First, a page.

Discipline with love

Discipline with love

By Regina G. Posadas

Getting children to obey and behave is tricky and tough. Youngsters like to experiment and test limits and they can be mischievous, impulsive, and stubborn. There are better and kinder ways to keep them in line, however, than scaring, scolding, yelling, spanking, and grounding. This is what relationship specialist Aiza Caparas-Tabayoyong of AMD Love Consultants for Families and Couples reminded moms and dads during a recent talk about discipline at the Ateneo de Manila University in Quezon City.

“Discipline is not punishment, threat, and humiliation,” she stressed.  Punishment is negative; discipline is not. Reward and punishment also imply that the parent is superior and both could kindle resistance and rebellion. What Tabayoyong urged all parents to do instead is to discipline with love.

“Disciplining with love is a learning process and a means to teach, guide, and empower our children to behave constructively and appropriately. It encourages them to be responsible for themselves, be considerate of others, and function well in society. Think of discipline as a way for you to be in charge or in control, but as a learning process for your children and teens. It can guide them toward responsible independence,” she explained.

How to discipline:

  • Agree on house rules then implement. Set rules on morning and bedtime routines, eating, studying, television and computer time, playing, visiting a friend or neighbor’s house, allowance and spending, family time, and doing chores. Adjust them accordingly as your child grows. Make sure everything is clear and reasonable, including the consequences of not following or misbehaving. Be consistent.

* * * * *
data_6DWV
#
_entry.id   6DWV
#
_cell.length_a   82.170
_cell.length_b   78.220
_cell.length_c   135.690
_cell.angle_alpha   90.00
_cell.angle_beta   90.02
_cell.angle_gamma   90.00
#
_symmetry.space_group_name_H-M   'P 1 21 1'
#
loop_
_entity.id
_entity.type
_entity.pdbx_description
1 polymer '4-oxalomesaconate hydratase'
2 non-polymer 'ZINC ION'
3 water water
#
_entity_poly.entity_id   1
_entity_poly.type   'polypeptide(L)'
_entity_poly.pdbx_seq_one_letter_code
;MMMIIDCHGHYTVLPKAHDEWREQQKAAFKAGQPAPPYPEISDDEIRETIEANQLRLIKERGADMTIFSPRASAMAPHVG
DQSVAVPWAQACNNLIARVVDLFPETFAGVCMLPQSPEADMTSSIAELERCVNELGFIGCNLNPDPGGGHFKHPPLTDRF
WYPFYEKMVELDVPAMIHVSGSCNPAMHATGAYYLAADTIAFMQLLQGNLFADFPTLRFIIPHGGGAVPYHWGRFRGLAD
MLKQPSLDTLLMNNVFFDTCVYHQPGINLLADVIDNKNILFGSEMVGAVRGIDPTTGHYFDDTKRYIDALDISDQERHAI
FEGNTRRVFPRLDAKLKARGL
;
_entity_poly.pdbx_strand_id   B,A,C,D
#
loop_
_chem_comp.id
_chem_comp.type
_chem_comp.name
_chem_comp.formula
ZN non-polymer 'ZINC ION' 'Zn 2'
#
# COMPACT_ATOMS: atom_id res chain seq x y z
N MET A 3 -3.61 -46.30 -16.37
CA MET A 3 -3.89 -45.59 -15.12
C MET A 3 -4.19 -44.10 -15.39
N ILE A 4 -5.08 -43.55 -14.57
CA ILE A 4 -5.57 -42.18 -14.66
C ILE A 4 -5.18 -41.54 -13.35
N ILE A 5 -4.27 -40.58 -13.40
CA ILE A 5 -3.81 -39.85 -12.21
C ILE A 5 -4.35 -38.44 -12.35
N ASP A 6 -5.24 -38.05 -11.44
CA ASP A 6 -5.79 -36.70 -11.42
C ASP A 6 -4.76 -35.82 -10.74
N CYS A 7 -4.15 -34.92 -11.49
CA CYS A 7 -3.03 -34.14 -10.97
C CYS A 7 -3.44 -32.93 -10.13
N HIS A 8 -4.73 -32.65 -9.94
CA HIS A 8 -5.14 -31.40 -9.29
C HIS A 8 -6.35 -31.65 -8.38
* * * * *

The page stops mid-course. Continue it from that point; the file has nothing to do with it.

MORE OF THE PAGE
• Offer choices within limits. There are times when a child might not want to do chores or schoolwork even if he knows he has to do it. This is normal and even adults feel this way sometimes. If it’s a weekend, for instance, ask your child, “Do you want to start on your project this morning or after lunch?” Even if it’s a bit delayed, what’s important is he does his assigned tasks and doesn’t shirk his duties.
  • If agreements are not met, apply natural and logical consequences with firmness and kindness. According to Tabayoyong, natural and logical consequences require children to be responsible for their own behavior. This assumes a relationship based on equality and mutual respect. If a child doesn’t join his family for lunch or decides to skip dinner, for example, the natural consequence is he’ll be hungry later and no food will be ready when he wants to eat. The logical consequence when a child keeps breaking or misplacing his toys is that he won’t have toys to play with. Don’t buy him new ones until he learns how to be more careful with his things.
  • Give your child another chance. Encourage him to improve and make better decisions next time. Everyone makes mistakes so be forgiving of your little one who still has a lot of learning and developing to do. Instead of blaming and being fixated on the bad behavior, talk about how to avoid mistakes and how to bounce back. Recognize the effort your child exerts, like when he studies really hard for his tests or diligently cleans his room, as this also helps build his self-worth.

“Parents, if you want cooperation, be cooperative.  If you want respect, be respectful,” said Tabayoyong.